UN worries about humanitarian situation in Tigray ahead of Security Council meeting
United Nations Secretary-General Antonio Guterres expressed concern in a statement Tuesday about the humanitarian situation in Ethiopia’s Tigray region, saying “urgent steps” must be taken.
The Security Council will meet Wednesday to discuss the topic, according to diplomats.
Ireland, Estonia, France, Norway, Britain and the United States requested the closed-door meeting, the diplomats said.
“The Secretary-General remains seriously concerned over the situation in the Tigray region of Ethiopia,” Guterres’s statement said Tuesday.
He emphasized the need for the partnership between the Ethiopian government and the UN to alleviate civilian suffering.
Guterres called for “continued urgent steps to alleviate the humanitarian situation and extend the necessary protections to those at risk.”
The UN chief also welcomed Ethiopia’s positive reception of recent visits by the high commissioner for refugees Filippo Grandi, undersecretary-general for security and safety Gilles Michaud and the executive director of the World Food Program, David Beasley.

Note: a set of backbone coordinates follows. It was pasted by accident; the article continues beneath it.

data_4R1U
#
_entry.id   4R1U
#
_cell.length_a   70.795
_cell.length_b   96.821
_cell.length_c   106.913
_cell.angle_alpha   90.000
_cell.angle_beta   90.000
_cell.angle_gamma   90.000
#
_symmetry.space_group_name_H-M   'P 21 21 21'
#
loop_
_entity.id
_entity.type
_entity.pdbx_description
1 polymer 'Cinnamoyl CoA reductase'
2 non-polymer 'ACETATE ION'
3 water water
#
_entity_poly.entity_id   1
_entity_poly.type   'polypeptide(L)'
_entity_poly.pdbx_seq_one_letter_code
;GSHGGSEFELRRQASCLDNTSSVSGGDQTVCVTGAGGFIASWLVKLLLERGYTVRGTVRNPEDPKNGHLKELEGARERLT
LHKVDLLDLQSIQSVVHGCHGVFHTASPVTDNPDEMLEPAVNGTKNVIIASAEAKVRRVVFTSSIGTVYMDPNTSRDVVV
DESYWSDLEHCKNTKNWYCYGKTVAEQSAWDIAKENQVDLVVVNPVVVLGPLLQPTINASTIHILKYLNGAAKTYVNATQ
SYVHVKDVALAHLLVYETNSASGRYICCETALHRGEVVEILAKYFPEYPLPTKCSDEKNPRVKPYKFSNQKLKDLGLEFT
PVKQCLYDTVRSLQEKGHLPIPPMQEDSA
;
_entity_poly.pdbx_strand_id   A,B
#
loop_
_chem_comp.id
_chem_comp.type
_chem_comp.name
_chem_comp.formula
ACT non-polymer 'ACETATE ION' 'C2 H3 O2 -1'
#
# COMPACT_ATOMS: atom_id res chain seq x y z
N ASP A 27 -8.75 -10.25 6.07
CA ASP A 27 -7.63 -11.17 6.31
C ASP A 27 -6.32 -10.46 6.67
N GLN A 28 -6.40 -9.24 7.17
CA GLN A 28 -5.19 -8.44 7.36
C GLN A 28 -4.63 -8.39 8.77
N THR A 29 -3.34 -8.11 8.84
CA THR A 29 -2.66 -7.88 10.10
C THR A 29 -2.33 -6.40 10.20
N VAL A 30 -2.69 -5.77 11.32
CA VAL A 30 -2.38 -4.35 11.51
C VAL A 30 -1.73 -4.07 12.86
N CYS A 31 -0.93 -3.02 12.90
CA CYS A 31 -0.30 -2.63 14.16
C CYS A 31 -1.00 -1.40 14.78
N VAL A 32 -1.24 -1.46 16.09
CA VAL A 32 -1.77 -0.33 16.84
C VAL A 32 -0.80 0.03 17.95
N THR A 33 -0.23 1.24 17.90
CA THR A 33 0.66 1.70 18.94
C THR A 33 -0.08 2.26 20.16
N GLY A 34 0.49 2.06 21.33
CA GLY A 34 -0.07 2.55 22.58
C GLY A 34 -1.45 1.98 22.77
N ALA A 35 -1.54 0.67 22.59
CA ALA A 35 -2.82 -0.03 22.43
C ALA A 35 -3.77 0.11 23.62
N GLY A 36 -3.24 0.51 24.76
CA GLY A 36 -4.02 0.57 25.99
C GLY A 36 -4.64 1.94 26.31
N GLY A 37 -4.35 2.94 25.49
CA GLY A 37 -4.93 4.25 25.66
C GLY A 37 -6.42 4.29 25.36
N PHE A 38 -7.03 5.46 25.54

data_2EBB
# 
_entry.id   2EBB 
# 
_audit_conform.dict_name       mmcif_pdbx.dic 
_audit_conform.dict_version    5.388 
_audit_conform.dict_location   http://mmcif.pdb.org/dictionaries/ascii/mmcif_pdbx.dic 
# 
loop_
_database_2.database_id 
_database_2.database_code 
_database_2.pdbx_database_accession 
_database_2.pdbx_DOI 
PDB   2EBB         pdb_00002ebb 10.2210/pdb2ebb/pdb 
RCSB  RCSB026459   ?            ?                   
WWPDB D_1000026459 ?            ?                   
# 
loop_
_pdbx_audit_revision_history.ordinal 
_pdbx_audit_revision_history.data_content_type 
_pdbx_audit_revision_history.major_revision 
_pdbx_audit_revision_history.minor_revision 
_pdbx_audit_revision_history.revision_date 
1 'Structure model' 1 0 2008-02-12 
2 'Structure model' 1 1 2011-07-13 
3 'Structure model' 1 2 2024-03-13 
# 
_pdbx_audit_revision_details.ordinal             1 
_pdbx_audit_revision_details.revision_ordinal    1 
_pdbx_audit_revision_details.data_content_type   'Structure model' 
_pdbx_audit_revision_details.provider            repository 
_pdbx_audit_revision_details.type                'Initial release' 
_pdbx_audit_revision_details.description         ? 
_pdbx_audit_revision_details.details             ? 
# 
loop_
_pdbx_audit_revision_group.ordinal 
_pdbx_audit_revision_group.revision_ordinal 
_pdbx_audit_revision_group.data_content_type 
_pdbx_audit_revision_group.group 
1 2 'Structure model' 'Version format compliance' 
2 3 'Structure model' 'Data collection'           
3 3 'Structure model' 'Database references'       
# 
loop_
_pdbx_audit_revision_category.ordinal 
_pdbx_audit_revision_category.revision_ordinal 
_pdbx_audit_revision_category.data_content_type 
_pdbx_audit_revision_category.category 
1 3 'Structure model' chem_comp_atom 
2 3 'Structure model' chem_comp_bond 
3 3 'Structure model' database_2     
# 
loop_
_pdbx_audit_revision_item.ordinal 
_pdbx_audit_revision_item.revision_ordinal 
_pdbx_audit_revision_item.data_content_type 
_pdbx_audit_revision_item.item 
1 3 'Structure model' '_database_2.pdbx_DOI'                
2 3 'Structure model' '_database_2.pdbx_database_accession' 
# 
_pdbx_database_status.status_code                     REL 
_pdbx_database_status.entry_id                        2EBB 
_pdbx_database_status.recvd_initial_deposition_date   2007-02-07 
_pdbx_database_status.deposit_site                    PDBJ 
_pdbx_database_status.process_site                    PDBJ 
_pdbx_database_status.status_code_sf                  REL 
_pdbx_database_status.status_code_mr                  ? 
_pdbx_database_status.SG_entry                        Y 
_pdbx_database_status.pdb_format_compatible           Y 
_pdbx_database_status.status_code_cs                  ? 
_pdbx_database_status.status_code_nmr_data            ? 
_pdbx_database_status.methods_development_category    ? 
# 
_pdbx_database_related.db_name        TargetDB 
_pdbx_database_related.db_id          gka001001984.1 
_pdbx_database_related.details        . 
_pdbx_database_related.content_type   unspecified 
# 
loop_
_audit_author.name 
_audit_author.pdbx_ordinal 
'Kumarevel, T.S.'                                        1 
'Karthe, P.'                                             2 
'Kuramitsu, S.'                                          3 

Two refugee camps in northern Tigray, Hitsats and Shimelba, which are near the conflict, are still not accessible to either the UN High Commission on Refugees nor the Ethiopian agency in charge of aid for these populations.
The UN is particularly worried about the possibility of targeted assassinations or kidnappings by Eritrean soldiers, whose presence in Tigray is widely reported, despite denials from Addis Ababa.
Grandi, the UNHCR head, visited Ethiopia, including the Mai Aini refugee camp, over the weekend for the first time since the conflict began in November. The camp is one of two camps in southern Tigray the UN has been able to access.
In November Ethiopian Prime Minister Abiy Ahmed ordered military operations targeting leaders of the Tigray People’s Liberation Front (TPLF), the regional ruling party, a move he said came in response to TPLF-orchestrated attacks on federal army camps.
Abiy, winner of the 2019 Nobel Peace Prize, declared victory in late November when federal forces took the Tigray capital Mekele, though leaders of the TPLF remain on the run and have vowed to fight on.